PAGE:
Ways for busy moms to cut down on cooking time in the kitchen? Is it possible to even have the time to cook when you have a job, five brawling children and never-ending loads of clothes to launder and iron? By sheer necessity, and at times for the sake of healthy eating, you must cook at times even if it is a dish for a pot-luck party.
1. Prepare part of the meal in advance.
Certain items take time to prepare. These include pastries, bread dough, pizza crusts and pasta sauces. Instead of cooking portions enough for just a meal, prepare for up to a month where certain items are concerned, and refrigerate in portions enough for a meal for the number of people in your family. Vegetables can be cut and vacuum-packed for a few days’ worth, and refrigerated.
2. Use different cooking methods at a go.
Instead of having to watch a dish cooked one at a time, plan dishes that involve various cooking methods. Your strength might be in roasting. Hence roast sufficient meat to last for the night, sandwiches for lunch the next day, and chef’s salad some other day within the week. In the meantime, boil water to cook pasta, and while both are cooking, slice up the vegetables or cut up fruit for dessert.
3. Cook a combination of simple to prepare dishes.
Instead of packing food home from the local eatery, having fast food or television dinners, cooking up a three course meal comprising a soup, a main course and sides is a remote possibility that many working mothers do not consider, let alone having only one pot to wash. Here are some simple one-pot cooking solutions.
Example 1: Meat, mashed potato or pasta, mixed veggies
If you are cooking for only two or three people, this combination is an easy one. First, boil the potatoes. Instead of boiling just enough for a meal. you may decide to have potatoes for two or three meals that week – the first being whole potato with a healthy mayonnaise. While you boil the pasta, wrap enough potatoes in foil. Add the sauce only when you are ready to serve. Nobody will know that you boiled instead of baked the potato.
While you cook the pasta, put the remaining potatoes into a strong zip-lock bag, and start hammering them with a food hammer that you use to tenderize meat with. Use the blunt edge of a chopping knife if you do not have a food hammer. Put the bag of mashed potatoes into the refrigerator for the next meal.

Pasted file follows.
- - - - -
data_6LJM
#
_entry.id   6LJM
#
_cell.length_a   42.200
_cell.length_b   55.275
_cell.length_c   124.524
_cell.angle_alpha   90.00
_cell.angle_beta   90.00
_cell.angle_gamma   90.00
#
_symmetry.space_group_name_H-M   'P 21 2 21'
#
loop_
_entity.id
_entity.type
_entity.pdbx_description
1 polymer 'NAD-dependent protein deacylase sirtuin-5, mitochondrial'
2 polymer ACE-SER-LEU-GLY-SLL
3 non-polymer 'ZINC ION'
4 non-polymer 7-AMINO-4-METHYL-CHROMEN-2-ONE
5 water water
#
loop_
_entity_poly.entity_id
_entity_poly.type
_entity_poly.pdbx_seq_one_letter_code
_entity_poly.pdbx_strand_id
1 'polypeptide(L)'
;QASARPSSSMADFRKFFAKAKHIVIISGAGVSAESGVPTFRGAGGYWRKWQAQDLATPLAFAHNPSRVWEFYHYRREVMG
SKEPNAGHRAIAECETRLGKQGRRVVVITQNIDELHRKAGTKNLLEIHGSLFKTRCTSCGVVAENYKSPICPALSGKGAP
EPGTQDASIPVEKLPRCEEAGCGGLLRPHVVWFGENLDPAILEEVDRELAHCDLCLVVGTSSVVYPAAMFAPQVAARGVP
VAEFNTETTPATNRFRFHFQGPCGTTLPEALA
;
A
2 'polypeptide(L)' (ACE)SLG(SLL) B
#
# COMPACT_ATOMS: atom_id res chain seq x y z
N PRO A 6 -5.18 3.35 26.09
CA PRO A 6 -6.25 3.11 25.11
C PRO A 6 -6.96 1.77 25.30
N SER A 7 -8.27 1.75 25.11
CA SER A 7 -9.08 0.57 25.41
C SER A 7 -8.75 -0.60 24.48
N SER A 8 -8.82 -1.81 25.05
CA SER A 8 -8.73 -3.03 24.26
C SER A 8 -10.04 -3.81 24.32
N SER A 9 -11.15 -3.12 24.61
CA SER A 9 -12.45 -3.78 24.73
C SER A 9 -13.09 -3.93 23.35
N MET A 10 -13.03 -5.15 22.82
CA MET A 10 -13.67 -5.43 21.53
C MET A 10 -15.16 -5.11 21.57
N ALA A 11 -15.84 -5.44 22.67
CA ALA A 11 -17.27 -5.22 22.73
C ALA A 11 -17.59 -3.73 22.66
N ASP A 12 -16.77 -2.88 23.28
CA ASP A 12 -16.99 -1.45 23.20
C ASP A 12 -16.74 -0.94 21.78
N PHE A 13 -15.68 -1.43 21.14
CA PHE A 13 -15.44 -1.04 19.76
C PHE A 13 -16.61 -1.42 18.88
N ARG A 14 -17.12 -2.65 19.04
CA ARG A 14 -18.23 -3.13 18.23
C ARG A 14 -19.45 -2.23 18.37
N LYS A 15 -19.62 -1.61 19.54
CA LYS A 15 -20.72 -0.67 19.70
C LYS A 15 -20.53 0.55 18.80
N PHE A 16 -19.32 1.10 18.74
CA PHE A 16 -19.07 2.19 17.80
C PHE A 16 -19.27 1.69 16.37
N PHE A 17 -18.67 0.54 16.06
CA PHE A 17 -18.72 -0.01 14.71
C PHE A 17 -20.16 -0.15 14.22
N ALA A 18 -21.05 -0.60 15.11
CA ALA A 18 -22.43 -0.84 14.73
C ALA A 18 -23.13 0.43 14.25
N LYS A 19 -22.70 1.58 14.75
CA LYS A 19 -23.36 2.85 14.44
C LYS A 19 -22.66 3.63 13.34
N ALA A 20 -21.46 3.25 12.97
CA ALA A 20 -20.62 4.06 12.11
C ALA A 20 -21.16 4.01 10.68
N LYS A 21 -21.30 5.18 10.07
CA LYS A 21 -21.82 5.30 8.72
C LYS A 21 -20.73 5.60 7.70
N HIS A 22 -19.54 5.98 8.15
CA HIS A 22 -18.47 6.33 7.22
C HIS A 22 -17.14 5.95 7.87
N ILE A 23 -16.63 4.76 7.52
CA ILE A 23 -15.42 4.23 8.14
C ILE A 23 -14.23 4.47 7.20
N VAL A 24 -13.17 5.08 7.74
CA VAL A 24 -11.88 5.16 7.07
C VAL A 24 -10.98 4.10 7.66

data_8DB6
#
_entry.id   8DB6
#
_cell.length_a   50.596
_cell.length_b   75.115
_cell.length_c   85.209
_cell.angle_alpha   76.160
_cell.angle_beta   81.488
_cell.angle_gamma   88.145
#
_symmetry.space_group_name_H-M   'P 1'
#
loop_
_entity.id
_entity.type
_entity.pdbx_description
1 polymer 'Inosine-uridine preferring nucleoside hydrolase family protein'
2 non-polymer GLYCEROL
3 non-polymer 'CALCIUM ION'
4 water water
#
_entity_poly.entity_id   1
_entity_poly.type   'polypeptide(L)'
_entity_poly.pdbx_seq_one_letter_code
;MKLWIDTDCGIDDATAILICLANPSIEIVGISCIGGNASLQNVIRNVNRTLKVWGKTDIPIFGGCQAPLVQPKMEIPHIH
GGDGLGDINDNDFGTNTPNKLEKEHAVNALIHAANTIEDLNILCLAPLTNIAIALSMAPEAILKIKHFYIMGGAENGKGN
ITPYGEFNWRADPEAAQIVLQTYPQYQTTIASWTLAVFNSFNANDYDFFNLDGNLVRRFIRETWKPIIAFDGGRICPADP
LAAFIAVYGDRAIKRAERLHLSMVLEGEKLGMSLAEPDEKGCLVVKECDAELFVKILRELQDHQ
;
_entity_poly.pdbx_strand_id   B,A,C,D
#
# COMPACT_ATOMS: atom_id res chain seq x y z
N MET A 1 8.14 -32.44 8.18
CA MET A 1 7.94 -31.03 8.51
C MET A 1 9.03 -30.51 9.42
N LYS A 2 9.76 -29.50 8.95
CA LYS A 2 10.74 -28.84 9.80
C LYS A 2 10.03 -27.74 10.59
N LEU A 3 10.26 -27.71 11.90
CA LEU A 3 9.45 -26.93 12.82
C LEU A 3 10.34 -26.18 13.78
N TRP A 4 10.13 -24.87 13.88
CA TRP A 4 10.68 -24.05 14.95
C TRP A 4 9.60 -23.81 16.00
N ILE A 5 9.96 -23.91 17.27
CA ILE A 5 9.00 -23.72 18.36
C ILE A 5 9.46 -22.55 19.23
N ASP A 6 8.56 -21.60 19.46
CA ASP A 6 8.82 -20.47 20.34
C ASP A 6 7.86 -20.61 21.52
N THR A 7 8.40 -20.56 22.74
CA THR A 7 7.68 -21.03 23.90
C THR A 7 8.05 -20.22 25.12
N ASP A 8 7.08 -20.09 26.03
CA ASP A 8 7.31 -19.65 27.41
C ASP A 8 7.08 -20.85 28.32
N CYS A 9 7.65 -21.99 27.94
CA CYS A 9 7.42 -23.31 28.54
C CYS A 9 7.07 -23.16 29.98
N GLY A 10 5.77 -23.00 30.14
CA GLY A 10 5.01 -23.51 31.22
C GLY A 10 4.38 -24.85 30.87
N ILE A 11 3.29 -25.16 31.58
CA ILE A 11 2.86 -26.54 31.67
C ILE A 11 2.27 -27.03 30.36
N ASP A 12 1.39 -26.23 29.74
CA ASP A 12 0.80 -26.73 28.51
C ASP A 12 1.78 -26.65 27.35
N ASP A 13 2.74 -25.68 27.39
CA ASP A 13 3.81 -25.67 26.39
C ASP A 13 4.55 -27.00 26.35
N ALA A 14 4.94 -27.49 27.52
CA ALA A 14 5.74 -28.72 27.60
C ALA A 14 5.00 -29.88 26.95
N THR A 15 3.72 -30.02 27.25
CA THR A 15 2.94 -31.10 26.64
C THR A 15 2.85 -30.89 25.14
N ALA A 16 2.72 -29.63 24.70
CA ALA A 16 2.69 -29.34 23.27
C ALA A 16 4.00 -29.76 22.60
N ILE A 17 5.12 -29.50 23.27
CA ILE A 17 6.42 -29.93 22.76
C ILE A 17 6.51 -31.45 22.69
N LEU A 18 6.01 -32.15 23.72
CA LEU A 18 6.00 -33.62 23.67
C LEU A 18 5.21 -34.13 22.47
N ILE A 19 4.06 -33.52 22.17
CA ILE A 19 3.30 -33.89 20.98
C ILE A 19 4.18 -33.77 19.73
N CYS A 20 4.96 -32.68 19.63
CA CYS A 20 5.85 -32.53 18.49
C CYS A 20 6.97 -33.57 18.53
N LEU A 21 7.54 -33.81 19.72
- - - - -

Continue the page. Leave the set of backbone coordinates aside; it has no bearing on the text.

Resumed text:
Do a London Broil with your meat. You can start on this while your potatoes or pasta is cooking. Use part of the dribbling to make the sauce for your potatoes or mixed vegetables if you do not fancy a calorie-rich Mayonnaise topping.
Example 2. Chinese noodle soup
Chinese noodles are easy to cook. You can have anything you want in the soup – mainly vegetables, or a mix of vegetables and some meat or meatballs. A tip is to cook the noodles separate from the soup so that flour used in separating the strands of some noodles will not cloud the soup.
Add the meat to the stock and the vegetables last because most vegetables take a shorter time to cook. Besides, the meat will also add flavor to the soup and vegetables.
4. Go home to empty nests
If you have a young family and live near your parents or parents-in-law, work out a schedule whereby you will go over to their places for some meals. That way, the older couple will not feel neglected and will see their grandchildren. You will also have some time off your children and enjoy your parents’ home-cooked meals as well. Occasionally, have your parents or in-laws hang up the aprons and eat out. It would be a great treat for everyone.
Make sure you pay your parents or in laws for their service. You could do it in cash or in kind, such as stocking up their refrigerators and cold rooms or larders, buying items for their homes, or sending them on a holiday.
5. Home catering
Have a neighbor or caterer provide food for part of the week. Although menus may be standard fare, it is definitely healthier and cheaper than eating out, especially when you have a large family with young children. Some caterers are generous with their portions, and instead of ordering for the whole family, the whole family could go by on a few persons’ meals.
You could perhaps just order the main dishes and cook the rest on your own so that you do not have soggy and cold rice, noodles, or potatoes when you are finally ready to eat.
6. Take turns to cook
You could team up with a neighbor or two to take turns to cook. After all, making pasta for two or five does not make much of a difference. Moreover, it would save on food cost to buy in bigger portions, utility bills, and most important, time. It is not necessary to eat together, although that is also a possibility. You get to share the washing up, and if your children are about the same age and go to the same school, you could also share in looking into their homework.
Cooking can be a chore or a fun thing to do. It all depends on how you network with your family, friends and neighbors. Think of win-win situations and not simply gains for you and your family.